As Long As They’re Happy
Venue : Woodrush High School
Date : November 1961
Genre : Farce
As long as they’re happy is a well-known excuse for tolerating juvenile tantrums and covers a multitude of youthful exuberances, not least of which is the idolisation of the adenoidal characters who whisper into microphones competing with each other in the hip parade.
Against this background, with a sly sardonic humour, Vernon Sylvaine has fashioned a popular farcical comedy in ‘As Long As They’re Happy,’ which had record sized audiences rocking in their seats in Woodrush School, Wythall, last Weekend.
Measured in these terms, Wythall Dramatic Society scored a resounding success and boosted their reputation for exuberant vitality and joi de vivre.
It was a straightforward , uncluttered production by Roger Booth, guesting for the society after a series of lessons, and he concentrated on getting the maximum effect from the knockabout comic aspect of the play, rather than on any subtlety of character or situation. It was wise move and showed its understanding as the opening sequence was rather wordy and tended to drag, but once it warmed up and the more vigorous frantic playing came into its own, the laughs followed freely.
The society have a find in Roger Mitchell, who played the crying crooner with a satirical yet delicate touch, really underlining the essentially, tongue in cheek attitude towards his fans of a shrewd performer.
He was a tower of strength in the show, which he kept ‘in the groove’. The infatuated teenage daughter of Estelle Shutkever was not always convincing, it was too lightweight and superficial too often and failed to convey the crazy infuriating confusion that goes on in young, romance-seeking girls.
By contrast, the kicking over the traces, ex-actress mother of Brenda Castle was far more in character and realistic in its interpretation, and the pompous smugness of the father, played by John Clarke, gave us and effective ‘difference’ providing the background for the household set in turmoil by the singer.
We had a breezy reporter in Bob Aldridge, a knowing psychiatrist fro Edward Pedvin, a rebellious married daughter in Celia Grant, and a pseudo beatnik from Gerald Smith as her husband.
Others contributions to the evening were Sarah Gardner the maid, Peggy Tomlin as a hostess, and Anne Johnson and Maurice Simpson as the hill billy daughter and son-in-law.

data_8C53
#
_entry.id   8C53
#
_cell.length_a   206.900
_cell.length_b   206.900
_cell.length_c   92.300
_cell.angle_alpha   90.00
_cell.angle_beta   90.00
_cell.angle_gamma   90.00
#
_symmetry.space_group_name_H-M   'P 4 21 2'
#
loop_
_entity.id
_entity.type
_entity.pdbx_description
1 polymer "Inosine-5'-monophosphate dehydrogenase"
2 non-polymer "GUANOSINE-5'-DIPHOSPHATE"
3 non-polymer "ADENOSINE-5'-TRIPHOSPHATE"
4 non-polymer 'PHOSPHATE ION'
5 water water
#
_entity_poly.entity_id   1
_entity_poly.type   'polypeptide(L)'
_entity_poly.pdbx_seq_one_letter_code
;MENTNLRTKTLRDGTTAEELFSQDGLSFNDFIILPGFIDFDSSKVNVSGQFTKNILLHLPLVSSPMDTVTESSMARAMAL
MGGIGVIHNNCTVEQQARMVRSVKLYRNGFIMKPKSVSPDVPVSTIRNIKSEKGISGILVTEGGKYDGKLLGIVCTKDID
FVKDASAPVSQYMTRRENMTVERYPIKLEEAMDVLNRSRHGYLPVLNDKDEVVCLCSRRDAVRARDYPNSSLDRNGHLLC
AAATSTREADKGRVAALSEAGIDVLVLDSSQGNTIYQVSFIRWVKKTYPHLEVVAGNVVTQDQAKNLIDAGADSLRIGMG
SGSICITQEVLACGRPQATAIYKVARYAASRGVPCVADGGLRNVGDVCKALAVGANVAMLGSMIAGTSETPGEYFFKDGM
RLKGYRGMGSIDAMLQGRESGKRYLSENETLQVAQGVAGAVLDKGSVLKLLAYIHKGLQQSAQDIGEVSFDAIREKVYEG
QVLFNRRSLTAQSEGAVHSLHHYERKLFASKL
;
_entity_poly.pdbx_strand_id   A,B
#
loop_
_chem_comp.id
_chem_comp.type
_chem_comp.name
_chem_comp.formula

Unknown, Local Paper
All very gay, but…
The team that Wythall Dramatic Society brought together for “As Long as They’re Happy” comprised able players under R. Keith Booth’s direction. They made gay work of Vernon Sylvaine’s farcical comedy.
There was, however, room for some of the comedy to approach farce – particularly in the opening scenes.
Roger S. Mitchell made an outstanding job of his Crying Crooner role, playing in the exaggerated fashion that makes the most of this type of play’s opportunities.
Brenda Castle (Stella) and John E. Clarke (in his early stages as John) needed slightly more vivid touch to their parts. Edwin H. Pedvin (Schneider) could also have made a less matter of fact psychiatrist, but Estelle Shutkever played well as Gwen.
There’s a well-known song about daddy not buying “bow wows,” and while this story does not concern anyone else wishing to buy a canine companion, it does involve a dog making its debut on the stage, while its fellow thespians will be holding their breath hoping that it will remember all the cues and not fluff any entrances.
Susie is the name of the animal who is joining the humans in Wythall Dramatic Society tonight when the curtain rises on their Autumn show, Vernon Sylvaine's farce “As Long As They’re Happy.”
Susie, a smart corgi, belongs to Miss Linda Bell, who will be holding her breath when her pet makes her entrance.
Rehearsals, conducted by guest producer Roger Booth, are over and tonight the group hope for another success. The cast includes four new comers in Maurice Simpson, Bob Aldridge, Sadie Gardner and Roger Mitchell.
One thing is sure, there will be plenty of laughs and the group hope the verdict on it will be “a good show”.
Unknown, The Indicator